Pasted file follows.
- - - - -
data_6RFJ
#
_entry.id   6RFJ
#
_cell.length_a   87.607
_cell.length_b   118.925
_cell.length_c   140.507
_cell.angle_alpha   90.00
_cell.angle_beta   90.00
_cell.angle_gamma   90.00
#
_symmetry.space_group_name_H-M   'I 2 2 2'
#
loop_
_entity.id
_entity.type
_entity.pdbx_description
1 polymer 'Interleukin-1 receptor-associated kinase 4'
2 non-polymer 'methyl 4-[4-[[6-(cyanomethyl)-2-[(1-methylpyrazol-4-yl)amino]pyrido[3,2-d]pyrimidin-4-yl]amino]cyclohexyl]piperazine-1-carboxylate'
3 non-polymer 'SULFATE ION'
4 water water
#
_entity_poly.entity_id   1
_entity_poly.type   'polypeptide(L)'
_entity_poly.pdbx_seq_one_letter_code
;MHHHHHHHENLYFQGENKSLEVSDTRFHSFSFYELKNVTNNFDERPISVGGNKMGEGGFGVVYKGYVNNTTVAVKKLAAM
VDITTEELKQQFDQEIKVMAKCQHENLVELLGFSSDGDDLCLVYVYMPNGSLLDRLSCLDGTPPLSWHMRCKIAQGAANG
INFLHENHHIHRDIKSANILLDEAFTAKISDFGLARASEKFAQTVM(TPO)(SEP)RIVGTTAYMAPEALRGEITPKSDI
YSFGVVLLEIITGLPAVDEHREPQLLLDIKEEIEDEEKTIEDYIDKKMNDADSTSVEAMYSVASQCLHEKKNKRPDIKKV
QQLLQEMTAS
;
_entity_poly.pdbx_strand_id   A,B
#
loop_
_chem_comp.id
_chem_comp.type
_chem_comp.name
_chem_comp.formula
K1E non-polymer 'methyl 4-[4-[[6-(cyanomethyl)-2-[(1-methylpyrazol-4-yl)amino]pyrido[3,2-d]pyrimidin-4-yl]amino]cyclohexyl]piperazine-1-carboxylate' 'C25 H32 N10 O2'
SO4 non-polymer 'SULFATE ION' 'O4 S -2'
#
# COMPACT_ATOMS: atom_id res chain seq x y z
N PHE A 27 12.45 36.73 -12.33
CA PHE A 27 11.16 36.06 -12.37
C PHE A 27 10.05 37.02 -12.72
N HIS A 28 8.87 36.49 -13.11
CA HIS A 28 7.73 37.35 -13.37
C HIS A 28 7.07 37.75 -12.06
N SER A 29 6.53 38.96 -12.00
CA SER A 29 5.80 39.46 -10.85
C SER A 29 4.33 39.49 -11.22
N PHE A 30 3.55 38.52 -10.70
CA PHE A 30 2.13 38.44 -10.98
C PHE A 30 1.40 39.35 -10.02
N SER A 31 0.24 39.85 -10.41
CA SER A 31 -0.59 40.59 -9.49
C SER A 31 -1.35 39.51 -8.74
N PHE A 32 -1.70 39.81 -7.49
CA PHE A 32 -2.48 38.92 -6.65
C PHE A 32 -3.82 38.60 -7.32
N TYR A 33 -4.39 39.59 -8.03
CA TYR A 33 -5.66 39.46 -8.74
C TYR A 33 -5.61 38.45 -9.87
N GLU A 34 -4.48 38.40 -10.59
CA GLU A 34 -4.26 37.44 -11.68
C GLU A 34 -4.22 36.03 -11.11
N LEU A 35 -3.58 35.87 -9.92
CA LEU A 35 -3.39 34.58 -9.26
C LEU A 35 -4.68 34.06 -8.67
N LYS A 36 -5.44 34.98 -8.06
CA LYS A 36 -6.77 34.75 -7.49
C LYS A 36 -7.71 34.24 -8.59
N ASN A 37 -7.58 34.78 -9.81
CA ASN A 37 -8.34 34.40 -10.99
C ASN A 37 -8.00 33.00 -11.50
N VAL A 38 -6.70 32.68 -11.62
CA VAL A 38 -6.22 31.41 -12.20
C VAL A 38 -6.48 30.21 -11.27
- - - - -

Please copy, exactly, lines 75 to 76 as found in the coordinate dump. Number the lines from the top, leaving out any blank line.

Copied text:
C ASN A 37 -8.00 33.00 -11.50
N VAL A 38 -6.70 32.68 -11.62